Solved How much can I take from it?

June 15, 2015 at 14:09:18
Specs: Windows 7
Hi guys,

I'm trying to overclock my Intel Pentium E5200 on my Asus P2-P5945G (Asus P5L8L-SE motherboard) and I have never done it before.. What can I do to take as much performance out of it as I can? I can't figure what's the maximum FSB of my Motherboard, not in the MOBO, not in the manual, so I really need some help here..
With stock cooler (80mm ≈1000rpm Asus quiet track) my cores go up to 57ºC on Prime95 stress test, so I'm thinking of upgrading it anyways.

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✔ Best Answer
June 18, 2015 at 11:48:07
I'm saying that for "optimal performance", if the CPU frequency is 200MHz, the RAM frequency should be either 200MHz or 400MHz. And don't confuse DDR ratings with the actual frequency. 533MHz (DDR2) RAM runs at 266MHz frequency, 667MHz (DDR2) RAM runs at 333MHz frequency.

If you use either of those RAMs (& assuming no overclocking), the ratio with DDR2-533 would be 200:266 (3:4) & the ratio with DDR2-667 would be 200:333 (3:5). The system will run fine with the "wrong" RAM, it just won't be "optimal"...in other words, the system will take a minor performance hit.

And you cannot damage any hardware by overclocking - not the CPU, not the RAM. If you crank up the settings too high, the computer simply won't boot. Voltage and/or heat can damage components, not over-overclocking.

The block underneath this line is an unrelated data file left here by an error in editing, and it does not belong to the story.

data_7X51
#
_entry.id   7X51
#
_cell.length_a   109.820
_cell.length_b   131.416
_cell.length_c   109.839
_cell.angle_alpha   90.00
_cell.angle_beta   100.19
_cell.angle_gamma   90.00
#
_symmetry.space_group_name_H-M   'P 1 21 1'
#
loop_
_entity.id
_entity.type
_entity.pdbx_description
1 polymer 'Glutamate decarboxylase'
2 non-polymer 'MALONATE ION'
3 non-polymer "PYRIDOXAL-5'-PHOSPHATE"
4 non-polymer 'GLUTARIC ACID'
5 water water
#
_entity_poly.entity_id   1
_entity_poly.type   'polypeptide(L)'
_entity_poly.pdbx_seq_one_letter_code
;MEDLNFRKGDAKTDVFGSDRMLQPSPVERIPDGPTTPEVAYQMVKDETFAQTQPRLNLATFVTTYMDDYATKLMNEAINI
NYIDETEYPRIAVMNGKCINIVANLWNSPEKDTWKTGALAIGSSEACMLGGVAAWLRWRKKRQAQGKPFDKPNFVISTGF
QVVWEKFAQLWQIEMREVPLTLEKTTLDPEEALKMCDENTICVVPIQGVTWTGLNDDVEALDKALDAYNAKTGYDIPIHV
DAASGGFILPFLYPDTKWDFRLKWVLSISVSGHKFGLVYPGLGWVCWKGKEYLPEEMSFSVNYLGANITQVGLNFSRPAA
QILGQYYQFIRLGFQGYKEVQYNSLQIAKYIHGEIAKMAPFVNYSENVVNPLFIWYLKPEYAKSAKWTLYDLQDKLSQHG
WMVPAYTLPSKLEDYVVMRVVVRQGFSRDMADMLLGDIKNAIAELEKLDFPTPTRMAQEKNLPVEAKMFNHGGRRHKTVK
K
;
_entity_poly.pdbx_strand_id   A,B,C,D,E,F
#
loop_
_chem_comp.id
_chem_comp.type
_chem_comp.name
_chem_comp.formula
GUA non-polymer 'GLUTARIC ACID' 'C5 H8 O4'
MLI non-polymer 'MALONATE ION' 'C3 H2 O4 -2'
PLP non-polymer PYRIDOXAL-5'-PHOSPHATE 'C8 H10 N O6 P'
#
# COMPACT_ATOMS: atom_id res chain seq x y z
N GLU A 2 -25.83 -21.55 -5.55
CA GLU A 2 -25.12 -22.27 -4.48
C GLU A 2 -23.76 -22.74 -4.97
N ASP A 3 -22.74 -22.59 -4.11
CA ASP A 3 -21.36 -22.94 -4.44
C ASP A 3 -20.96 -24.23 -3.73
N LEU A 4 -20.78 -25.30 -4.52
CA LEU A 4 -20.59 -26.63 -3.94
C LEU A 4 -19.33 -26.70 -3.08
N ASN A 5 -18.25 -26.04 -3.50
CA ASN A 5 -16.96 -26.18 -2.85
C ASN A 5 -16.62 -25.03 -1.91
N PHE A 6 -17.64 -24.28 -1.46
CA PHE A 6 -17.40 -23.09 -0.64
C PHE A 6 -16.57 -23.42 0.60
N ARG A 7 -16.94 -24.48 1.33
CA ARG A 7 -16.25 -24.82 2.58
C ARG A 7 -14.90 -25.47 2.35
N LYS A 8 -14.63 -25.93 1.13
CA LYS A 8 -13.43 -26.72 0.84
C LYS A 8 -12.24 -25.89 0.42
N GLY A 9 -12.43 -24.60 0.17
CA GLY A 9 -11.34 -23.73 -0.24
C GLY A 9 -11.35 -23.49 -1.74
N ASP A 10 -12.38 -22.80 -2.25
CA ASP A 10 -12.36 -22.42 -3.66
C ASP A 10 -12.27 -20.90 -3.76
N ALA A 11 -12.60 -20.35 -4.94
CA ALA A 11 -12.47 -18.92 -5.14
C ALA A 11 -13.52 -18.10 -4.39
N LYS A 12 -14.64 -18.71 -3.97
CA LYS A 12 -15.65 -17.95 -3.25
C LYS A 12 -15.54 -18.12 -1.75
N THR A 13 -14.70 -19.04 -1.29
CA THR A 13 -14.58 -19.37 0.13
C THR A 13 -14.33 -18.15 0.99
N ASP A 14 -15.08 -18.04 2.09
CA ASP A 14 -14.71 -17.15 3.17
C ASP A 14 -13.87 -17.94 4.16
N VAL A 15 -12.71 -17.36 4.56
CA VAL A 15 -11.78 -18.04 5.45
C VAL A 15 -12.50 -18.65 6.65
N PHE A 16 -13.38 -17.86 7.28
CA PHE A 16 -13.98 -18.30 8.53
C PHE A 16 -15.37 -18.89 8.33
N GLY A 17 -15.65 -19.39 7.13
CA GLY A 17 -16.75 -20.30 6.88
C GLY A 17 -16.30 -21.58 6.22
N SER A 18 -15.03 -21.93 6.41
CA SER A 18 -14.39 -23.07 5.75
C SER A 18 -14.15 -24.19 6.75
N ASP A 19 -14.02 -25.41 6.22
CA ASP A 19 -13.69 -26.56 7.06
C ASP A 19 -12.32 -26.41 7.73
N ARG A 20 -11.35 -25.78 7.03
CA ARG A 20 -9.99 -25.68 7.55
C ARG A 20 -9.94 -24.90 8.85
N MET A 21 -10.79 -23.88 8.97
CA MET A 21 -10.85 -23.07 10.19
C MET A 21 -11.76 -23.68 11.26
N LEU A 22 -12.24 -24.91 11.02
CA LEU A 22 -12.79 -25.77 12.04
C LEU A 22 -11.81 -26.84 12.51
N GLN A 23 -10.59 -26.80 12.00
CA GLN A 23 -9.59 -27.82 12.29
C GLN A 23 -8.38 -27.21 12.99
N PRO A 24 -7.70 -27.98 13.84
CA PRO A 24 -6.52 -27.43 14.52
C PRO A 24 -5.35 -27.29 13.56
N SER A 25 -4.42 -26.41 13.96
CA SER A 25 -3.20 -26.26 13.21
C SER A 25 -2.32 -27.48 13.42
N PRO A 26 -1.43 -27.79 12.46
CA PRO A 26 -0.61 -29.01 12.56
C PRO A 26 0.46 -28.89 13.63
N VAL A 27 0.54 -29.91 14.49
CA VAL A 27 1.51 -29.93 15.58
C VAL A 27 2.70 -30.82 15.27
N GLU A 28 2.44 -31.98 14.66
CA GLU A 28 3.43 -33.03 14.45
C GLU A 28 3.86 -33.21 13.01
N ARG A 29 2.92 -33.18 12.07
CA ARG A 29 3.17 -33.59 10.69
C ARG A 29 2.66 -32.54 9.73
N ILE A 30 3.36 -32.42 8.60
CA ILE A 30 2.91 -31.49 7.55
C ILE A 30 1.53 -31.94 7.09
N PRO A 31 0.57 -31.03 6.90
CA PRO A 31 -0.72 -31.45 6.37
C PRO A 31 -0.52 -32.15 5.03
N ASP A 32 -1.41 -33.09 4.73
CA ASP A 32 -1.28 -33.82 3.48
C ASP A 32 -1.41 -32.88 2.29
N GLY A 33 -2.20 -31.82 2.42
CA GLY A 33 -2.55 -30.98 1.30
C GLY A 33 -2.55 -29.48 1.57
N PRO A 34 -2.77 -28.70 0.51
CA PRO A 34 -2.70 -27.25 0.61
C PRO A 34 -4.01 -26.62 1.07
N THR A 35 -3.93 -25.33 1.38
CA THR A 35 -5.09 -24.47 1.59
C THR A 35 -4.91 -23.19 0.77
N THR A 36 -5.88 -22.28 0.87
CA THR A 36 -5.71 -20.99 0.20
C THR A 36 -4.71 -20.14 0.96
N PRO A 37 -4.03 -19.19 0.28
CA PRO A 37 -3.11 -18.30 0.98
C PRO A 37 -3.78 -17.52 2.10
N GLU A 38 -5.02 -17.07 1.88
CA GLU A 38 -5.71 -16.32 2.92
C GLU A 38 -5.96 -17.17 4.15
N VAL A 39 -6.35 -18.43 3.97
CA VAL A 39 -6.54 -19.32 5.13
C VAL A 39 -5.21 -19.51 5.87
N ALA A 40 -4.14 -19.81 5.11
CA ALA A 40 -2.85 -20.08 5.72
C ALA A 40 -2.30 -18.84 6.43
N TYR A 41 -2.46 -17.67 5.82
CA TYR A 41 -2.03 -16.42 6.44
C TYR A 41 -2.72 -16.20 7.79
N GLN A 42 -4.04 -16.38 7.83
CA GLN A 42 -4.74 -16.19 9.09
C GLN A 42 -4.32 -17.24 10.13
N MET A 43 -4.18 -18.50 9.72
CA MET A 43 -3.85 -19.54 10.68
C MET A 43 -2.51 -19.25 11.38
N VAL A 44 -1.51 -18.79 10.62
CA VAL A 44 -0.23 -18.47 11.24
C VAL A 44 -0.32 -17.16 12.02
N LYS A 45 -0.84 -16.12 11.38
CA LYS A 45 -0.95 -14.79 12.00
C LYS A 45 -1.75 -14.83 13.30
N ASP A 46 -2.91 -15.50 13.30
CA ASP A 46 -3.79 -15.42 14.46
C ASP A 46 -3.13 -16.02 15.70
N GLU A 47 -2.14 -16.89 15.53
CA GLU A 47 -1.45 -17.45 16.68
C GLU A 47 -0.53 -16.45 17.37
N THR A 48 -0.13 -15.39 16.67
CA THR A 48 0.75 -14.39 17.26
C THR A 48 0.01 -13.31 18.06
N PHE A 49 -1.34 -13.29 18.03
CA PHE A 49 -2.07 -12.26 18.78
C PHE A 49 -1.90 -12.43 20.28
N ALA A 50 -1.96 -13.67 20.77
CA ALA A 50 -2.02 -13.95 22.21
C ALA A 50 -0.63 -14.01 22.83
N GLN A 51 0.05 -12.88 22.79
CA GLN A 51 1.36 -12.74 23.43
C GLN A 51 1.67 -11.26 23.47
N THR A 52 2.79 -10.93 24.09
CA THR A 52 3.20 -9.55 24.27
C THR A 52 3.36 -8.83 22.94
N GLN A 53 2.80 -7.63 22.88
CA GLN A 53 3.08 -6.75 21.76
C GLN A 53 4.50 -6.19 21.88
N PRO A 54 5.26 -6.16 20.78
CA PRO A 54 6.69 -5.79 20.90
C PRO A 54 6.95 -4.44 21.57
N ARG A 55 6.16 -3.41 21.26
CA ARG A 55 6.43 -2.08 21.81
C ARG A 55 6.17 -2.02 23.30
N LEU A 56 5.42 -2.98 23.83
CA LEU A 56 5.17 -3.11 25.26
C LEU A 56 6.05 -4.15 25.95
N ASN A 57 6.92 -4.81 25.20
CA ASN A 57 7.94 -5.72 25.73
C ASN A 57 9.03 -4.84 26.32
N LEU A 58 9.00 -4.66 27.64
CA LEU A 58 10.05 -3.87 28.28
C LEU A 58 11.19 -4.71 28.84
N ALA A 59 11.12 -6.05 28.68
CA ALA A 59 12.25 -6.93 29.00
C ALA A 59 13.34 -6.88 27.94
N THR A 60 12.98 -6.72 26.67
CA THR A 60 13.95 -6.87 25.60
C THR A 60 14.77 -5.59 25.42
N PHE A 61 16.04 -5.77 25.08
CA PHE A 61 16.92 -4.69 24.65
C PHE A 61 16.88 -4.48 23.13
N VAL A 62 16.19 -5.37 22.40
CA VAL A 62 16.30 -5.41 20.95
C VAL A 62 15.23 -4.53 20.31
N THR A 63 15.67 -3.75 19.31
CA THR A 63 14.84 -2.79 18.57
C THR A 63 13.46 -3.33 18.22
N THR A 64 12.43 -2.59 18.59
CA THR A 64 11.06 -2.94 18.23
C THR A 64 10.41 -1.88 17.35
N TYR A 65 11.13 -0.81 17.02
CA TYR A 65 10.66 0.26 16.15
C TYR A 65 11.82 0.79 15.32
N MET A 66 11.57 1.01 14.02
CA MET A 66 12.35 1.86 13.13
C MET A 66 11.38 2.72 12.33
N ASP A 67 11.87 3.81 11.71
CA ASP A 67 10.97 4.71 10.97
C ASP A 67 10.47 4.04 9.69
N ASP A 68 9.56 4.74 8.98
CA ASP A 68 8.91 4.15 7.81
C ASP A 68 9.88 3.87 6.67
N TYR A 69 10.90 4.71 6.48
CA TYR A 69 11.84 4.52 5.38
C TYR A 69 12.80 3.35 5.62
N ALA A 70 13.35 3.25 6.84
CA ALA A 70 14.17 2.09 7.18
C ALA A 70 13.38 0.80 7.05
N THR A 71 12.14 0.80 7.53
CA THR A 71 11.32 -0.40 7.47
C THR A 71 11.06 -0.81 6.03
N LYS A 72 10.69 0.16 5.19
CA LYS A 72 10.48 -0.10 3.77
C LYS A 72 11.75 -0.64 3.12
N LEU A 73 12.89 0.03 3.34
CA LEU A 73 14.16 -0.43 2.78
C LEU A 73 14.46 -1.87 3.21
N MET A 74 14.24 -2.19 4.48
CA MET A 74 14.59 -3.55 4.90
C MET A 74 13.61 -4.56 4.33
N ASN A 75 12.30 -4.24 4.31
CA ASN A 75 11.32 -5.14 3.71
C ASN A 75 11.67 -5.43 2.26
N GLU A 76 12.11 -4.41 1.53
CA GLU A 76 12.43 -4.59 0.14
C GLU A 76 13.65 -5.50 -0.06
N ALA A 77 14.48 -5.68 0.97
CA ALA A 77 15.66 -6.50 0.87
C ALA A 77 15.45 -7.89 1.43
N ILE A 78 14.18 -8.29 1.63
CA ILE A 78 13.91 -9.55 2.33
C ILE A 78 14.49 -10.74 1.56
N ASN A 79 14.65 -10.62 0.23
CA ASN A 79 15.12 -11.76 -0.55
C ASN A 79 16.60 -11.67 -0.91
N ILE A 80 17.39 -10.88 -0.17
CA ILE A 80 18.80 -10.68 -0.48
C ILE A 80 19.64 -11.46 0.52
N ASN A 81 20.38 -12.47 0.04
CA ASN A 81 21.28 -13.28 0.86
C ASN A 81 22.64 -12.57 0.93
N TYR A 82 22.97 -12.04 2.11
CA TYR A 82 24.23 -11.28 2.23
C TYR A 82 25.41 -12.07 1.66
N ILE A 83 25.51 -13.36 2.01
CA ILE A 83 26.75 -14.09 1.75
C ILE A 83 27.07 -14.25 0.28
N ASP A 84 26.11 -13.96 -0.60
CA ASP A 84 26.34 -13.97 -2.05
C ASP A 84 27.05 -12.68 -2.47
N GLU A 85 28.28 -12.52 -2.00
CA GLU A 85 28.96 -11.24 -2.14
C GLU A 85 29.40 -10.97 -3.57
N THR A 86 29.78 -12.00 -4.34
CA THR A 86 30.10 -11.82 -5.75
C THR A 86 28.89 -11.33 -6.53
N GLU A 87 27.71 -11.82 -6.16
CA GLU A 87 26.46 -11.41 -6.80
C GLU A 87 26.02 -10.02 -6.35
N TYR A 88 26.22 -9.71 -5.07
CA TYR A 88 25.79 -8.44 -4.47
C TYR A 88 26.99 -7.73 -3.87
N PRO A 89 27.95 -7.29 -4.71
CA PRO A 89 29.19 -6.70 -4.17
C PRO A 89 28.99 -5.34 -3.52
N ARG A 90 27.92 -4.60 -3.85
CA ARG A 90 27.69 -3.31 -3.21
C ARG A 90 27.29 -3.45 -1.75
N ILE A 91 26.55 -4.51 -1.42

#1
June 15, 2015 at 20:29:57
Overclocking an OEM computer is almost always a bad idea. They lack just about everything necessary for safe and effective overclocking. Manufacturers awa well aware of this and usually omit the BIOS settings that would be necessary. This saves you from failures and them from the resulting warranty claims.

Overclocking should be confined to home built systems where you control the specifications and quality of the components.


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#2
June 16, 2015 at 05:52:26
Thanks man, really apreciate it.
You might as well have saved from making anything stupid to my PC and I really need it.